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Hoogie keeps 100m freestyle crown
August 19, 2004 00:12 IST
Pieter van den Hoogenband won the men's 100 metres freestyle final at the Athens Olympics on Wednesday to successfully defend the title he won in Sydney.
The flying Dutchman flashed up and down the pool in a slick 48.14 seconds, just three-tenths of a second outside the world record of 47.84 he set at the last Games four years ago.
South African Roland Schoeman finished second in 48.23 to add a silver to the gold he won in the 4x100 freestyle relay.
Australian Ian Thorpe collected bronze in 48.56 to go with the two golds and the one silver he already has in Athens.
Van den Hoogenband won the 100-200 double at Sydney. He finished second to Thorpe in the 200 but showed he is still the king of the two-lap sprint with a perfectly controlled race.
Schoeman had qualified fastest for the final and looked the likely winner after making a lightning start off the blocks and reaching the halfway stage in 22.60, more than half a second under world record pace.
The South African was still ahead approaching the finishing wall but van den Hoogenband, who was fifth after the first 50, timed his run to perfection, edging past him in the final two strokes.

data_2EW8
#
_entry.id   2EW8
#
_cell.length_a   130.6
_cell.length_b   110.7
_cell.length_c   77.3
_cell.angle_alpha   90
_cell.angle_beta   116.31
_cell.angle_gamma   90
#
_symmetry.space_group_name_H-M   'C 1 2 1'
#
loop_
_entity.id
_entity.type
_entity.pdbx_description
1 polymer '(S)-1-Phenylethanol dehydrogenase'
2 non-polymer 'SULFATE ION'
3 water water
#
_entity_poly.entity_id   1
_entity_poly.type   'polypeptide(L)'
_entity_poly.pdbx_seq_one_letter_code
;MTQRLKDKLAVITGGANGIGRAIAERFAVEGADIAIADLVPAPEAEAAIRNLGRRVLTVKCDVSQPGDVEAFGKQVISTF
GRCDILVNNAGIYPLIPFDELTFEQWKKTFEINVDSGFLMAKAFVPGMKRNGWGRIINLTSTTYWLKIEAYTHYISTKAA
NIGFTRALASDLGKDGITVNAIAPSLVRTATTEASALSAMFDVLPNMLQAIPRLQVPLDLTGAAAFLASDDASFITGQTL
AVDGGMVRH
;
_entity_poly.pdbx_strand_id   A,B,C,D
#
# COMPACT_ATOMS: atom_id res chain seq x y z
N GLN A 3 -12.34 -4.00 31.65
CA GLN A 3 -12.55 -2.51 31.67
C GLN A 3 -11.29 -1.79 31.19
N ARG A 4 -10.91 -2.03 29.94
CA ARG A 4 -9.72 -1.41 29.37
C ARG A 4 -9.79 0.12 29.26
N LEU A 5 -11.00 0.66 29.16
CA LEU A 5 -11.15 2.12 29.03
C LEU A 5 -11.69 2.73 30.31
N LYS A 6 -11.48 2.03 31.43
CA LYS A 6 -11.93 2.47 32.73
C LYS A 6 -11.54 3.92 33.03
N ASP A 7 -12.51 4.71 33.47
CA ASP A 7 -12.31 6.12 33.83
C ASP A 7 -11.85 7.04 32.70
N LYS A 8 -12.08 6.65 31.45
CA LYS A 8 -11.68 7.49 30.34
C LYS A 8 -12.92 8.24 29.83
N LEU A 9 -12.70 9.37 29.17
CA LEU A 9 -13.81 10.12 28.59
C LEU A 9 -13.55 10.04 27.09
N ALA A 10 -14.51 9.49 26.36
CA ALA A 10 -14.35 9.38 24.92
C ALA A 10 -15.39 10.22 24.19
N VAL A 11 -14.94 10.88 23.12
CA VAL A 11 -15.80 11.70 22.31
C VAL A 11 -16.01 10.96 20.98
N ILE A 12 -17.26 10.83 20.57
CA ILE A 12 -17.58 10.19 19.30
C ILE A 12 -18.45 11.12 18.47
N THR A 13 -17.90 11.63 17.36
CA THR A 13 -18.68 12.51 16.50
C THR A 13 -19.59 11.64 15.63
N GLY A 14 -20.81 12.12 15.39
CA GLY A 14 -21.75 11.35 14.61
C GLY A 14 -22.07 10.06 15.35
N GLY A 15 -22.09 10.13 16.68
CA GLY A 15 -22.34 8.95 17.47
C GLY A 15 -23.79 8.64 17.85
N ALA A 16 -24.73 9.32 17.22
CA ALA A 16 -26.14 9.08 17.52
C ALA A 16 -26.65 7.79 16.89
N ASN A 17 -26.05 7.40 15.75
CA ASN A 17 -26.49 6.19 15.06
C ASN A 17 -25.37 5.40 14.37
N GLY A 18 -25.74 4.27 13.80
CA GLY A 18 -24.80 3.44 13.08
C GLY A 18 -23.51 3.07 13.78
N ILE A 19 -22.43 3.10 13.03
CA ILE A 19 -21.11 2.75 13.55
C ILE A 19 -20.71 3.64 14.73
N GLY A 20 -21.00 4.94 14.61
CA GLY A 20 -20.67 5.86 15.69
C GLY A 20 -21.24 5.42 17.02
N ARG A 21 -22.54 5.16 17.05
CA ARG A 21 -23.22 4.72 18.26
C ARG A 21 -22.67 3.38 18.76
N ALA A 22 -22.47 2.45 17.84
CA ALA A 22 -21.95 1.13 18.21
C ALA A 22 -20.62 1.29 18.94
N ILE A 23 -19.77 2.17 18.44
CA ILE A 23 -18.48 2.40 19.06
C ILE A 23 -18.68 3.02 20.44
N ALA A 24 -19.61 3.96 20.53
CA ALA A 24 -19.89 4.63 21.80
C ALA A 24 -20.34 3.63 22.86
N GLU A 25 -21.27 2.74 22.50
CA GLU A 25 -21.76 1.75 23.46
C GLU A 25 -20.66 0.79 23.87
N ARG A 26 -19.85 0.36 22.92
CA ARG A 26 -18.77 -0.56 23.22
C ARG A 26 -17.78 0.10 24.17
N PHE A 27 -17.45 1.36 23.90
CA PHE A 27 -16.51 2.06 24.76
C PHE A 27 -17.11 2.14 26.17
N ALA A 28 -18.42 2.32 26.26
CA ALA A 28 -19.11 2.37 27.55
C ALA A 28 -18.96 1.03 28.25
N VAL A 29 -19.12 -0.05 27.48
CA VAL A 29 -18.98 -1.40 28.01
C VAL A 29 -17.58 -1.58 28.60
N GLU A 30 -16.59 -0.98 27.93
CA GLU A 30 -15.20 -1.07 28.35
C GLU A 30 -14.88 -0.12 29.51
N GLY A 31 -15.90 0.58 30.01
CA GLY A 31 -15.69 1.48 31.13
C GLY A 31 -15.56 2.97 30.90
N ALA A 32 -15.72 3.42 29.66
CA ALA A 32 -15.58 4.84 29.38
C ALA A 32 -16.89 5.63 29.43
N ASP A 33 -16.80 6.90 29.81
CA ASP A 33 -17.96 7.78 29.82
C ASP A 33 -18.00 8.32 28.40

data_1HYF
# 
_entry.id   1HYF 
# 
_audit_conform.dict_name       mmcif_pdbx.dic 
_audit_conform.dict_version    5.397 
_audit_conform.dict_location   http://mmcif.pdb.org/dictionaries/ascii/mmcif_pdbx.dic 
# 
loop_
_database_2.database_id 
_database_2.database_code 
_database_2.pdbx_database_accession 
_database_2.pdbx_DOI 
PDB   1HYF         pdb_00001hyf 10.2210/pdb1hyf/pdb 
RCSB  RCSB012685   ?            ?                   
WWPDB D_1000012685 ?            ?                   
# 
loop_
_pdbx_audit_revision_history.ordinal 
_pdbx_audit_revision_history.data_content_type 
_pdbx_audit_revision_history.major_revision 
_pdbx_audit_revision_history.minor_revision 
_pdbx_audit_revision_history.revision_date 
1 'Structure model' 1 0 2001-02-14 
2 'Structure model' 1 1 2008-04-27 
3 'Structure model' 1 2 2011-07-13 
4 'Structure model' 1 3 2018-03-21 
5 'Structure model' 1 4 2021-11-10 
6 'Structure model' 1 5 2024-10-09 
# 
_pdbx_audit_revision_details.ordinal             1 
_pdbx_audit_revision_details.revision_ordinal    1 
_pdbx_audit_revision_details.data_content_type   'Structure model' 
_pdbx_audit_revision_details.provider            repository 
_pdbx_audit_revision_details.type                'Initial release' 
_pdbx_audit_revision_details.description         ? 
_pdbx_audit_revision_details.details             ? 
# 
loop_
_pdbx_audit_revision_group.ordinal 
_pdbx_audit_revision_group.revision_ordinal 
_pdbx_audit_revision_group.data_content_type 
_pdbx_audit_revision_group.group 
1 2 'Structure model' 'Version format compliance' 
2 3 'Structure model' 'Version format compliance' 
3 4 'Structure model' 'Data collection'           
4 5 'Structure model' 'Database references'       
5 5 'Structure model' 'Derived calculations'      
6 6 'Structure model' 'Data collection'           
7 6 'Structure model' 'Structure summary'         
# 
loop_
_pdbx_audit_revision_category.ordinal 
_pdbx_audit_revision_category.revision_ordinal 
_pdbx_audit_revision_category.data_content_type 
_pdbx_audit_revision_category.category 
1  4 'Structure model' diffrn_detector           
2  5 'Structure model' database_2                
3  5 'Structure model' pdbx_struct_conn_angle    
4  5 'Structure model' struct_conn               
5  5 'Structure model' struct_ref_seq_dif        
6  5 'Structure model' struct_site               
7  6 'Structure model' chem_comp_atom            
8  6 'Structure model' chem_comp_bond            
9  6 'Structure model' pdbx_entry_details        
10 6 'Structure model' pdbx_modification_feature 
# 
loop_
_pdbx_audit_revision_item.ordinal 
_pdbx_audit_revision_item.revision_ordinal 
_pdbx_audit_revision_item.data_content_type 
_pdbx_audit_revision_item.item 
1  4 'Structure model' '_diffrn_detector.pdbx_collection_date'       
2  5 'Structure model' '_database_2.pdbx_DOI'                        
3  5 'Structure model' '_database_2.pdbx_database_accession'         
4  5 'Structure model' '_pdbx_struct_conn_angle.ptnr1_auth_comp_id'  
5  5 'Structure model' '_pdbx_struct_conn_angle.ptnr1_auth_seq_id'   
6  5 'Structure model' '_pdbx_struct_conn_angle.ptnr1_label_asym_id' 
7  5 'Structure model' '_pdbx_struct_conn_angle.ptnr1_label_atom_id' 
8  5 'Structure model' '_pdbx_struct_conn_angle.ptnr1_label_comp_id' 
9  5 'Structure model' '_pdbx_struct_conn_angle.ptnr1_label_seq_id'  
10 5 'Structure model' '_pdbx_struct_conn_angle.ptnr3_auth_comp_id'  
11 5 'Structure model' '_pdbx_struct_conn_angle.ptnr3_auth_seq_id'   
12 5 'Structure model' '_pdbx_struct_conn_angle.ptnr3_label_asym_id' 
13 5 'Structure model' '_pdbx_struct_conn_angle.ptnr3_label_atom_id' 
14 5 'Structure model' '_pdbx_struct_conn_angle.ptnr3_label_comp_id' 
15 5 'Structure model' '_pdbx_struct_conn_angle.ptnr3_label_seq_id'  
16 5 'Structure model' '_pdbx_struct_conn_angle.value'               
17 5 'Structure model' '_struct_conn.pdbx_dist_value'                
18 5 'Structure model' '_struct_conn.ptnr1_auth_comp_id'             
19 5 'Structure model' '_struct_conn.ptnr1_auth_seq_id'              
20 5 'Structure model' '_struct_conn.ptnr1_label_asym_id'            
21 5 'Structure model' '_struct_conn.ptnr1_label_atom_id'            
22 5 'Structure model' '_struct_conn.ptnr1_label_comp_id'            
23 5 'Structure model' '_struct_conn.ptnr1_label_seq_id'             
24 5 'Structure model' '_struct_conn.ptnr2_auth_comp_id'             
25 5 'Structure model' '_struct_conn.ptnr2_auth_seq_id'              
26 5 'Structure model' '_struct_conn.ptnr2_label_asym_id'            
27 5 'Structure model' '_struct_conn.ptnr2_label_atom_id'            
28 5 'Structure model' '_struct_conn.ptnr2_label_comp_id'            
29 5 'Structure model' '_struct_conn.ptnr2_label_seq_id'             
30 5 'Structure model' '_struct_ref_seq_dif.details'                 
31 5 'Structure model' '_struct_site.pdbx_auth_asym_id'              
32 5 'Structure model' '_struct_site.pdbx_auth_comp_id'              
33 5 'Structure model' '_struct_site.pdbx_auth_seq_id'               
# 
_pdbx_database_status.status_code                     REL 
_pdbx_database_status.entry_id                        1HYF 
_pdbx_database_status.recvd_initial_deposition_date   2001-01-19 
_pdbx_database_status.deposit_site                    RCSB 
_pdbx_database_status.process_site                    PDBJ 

"I'm not sure when I caught him, I was in a kind of trance, in a flow, doing my job and not thinking," said van den Hoogenband.
"I'm so happy, really. I was touching the wall and the camera was zooming in and I'd won. It's great."
Thorpe was striving to become the first swimmer to win the 100-200-400 freestyle treble at the same Olympics but the 100 was always going to be his hardest event.
He scraped into the final as the eighth qualifier so had to swim on the outside lane and looked to have no hope after he was the last to react the gun at the start, leaving the blocks 0.17 slower than Schoeman.
He was sixth when he turned for home, almost a second behind the leader, but began to move through the field on the second lap before edging out South Africa's Ryk Neethling for the bronze.
"I guess I have the set (of medals) now, I didn't think that was going to happen, but I'm really happy with my swims here," said Thorpe.
"It's not about the reaction time, it's about what you do in the first 15 metres."